But the combination of defaulting loans and rapid growth suggests two things:
* The "higher education bubble" identified last year by Joseph Cronin and Howard Horton is a real phenomenon.
* The higher education bubble is even more inflated than it was a year ago.
What does this mean for students, those woeful, debt-crushed lambkins who just need another bailout? Secretary of Education Arne Duncan makes the case for replacing the federal government's convoluted system of guaranteeing loans made by private lenders with a program of direct lending. Predictably, Sallie Mae, the massive former GSE in charge of managing more than $180 billion in student debt, objects to that change. Tellingly, both sides cite saving and creating jobs -- rather than, say, making sure credit-worthy students get supportable loans for reasonable tuitions -- among their respective goals.
The move to direct federal lending would be a marginal improvement in a diseased system. It's also an idea that dates back at least 15 years, to a time when the class of 2014 was not yet old enough for kindergarten. Like President Obama's $100 million college prep program, it's a big nothing disguised as government benevolence.
In the meantime, student borrowing has more than doubled since the beginning of the 21st century. And as the rising rate of defaults indicates, borrowers are not making twice as much as new graduates were making ten years ago. There is too much money going into this asset, not enough value coming out, and a massive taxpayer liability for the difference.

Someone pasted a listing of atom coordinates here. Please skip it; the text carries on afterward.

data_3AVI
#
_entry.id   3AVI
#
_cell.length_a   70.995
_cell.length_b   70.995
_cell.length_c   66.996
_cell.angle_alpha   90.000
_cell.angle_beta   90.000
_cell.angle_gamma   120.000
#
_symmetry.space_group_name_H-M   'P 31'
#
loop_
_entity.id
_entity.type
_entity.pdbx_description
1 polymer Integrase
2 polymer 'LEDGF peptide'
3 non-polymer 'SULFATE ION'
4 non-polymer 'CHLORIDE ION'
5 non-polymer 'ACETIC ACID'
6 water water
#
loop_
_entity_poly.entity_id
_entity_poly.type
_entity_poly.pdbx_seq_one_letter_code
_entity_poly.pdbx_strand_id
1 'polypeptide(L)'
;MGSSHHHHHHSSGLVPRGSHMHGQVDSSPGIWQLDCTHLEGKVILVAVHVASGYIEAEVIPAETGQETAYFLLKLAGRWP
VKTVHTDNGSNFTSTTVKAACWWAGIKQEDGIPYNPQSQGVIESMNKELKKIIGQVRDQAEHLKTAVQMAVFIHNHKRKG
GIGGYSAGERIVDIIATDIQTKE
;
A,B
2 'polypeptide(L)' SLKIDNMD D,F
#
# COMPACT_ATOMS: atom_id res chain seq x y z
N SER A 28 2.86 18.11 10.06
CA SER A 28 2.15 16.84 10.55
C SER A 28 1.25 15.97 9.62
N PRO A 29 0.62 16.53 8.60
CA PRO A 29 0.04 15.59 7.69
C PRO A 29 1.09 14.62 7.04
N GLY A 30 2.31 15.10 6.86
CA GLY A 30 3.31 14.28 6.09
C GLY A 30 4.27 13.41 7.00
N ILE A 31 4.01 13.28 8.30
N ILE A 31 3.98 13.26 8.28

This problem won't be solved with more of the medicine that caused it. Last week's protests against tuition hikes at various state universities were wrong about the cause of and the cure for the disease (dig this CNN column by an art history Ph.D. candidate, which will actually fall short of your expectations for economic literacy among art historians), but they're right about one of the symptoms: Tuition and board have been massively inflated. And as this reason.tv video on Pell Grants demonstrates, Uncle Sam is the inflationist in chief:
The pain of deflating this bubble is being felt most acutely in the California public university system, where an impossible mandate (to provide a free, quality college education to everybody) can no longer be sustained, but where the consumers have been so completely shielded from actual costs for so long that the only real solution is for the system to collapse. But the whole country is headed in that direction, for better (if you're a student) or worse (if you're a flunky). Mish Shedlock concludes in his woolly way:
Funding schemes, loan guarantees, influence pedaling, and especially government meddling have combined to make education a great deal for recruiters, administrators, professors, and staff.
Unfortunately, there is little benefit to the students for the price they pay. Indeed, the biggest education many students will receive is to learn how compound interest combined with poor salaries will make them a debt slave for life.
And if rising tuition has priced you out of the college market entirely, fear not. This is about all you're missing: